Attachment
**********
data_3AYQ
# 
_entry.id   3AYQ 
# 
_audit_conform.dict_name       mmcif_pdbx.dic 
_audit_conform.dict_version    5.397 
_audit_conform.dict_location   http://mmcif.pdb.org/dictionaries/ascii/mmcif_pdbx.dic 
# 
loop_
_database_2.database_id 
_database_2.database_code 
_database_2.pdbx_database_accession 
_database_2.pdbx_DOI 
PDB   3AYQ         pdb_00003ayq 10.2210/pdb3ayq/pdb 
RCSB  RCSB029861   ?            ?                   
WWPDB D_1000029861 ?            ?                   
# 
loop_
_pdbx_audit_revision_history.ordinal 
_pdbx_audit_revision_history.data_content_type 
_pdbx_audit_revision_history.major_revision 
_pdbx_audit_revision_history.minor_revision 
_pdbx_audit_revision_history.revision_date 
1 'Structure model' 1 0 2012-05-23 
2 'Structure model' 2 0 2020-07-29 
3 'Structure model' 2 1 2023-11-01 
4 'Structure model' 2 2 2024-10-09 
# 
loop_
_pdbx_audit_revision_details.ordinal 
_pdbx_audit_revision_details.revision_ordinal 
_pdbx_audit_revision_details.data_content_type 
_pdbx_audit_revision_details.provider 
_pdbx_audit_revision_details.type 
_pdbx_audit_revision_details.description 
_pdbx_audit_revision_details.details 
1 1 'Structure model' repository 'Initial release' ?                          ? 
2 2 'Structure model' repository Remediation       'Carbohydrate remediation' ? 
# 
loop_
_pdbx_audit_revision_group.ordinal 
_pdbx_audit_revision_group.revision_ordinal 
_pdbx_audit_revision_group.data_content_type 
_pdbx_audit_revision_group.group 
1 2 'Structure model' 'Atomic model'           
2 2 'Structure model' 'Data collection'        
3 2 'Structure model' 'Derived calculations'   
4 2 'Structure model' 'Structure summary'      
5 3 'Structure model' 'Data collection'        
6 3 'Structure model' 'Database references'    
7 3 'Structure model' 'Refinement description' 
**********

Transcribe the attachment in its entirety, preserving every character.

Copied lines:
data_3AYQ
# 
_entry.id   3AYQ 
# 
_audit_conform.dict_name       mmcif_pdbx.dic 
_audit_conform.dict_version    5.397 
_audit_conform.dict_location   http://mmcif.pdb.org/dictionaries/ascii/mmcif_pdbx.dic 
# 
loop_
_database_2.database_id 
_database_2.database_code 
_database_2.pdbx_database_accession 
_database_2.pdbx_DOI 
PDB   3AYQ         pdb_00003ayq 10.2210/pdb3ayq/pdb 
RCSB  RCSB029861   ?            ?                   
WWPDB D_1000029861 ?            ?                   
# 
loop_
_pdbx_audit_revision_history.ordinal 
_pdbx_audit_revision_history.data_content_type 
_pdbx_audit_revision_history.major_revision 
_pdbx_audit_revision_history.minor_revision 
_pdbx_audit_revision_history.revision_date 
1 'Structure model' 1 0 2012-05-23 
2 'Structure model' 2 0 2020-07-29 
3 'Structure model' 2 1 2023-11-01 
4 'Structure model' 2 2 2024-10-09 
# 
loop_
_pdbx_audit_revision_details.ordinal 
_pdbx_audit_revision_details.revision_ordinal 
_pdbx_audit_revision_details.data_content_type 
_pdbx_audit_revision_details.provider 
_pdbx_audit_revision_details.type 
_pdbx_audit_revision_details.description 
_pdbx_audit_revision_details.details 
1 1 'Structure model' repository 'Initial release' ?                          ? 
2 2 'Structure model' repository Remediation       'Carbohydrate remediation' ? 
# 
loop_
_pdbx_audit_revision_group.ordinal 
_pdbx_audit_revision_group.revision_ordinal 
_pdbx_audit_revision_group.data_content_type 
_pdbx_audit_revision_group.group 
1 2 'Structure model' 'Atomic model'           
2 2 'Structure model' 'Data collection'        
3 2 'Structure model' 'Derived calculations'   
4 2 'Structure model' 'Structure summary'      
5 3 'Structure model' 'Data collection'        
6 3 'Structure model' 'Database references'    
7 3 'Structure model' 'Refinement description' 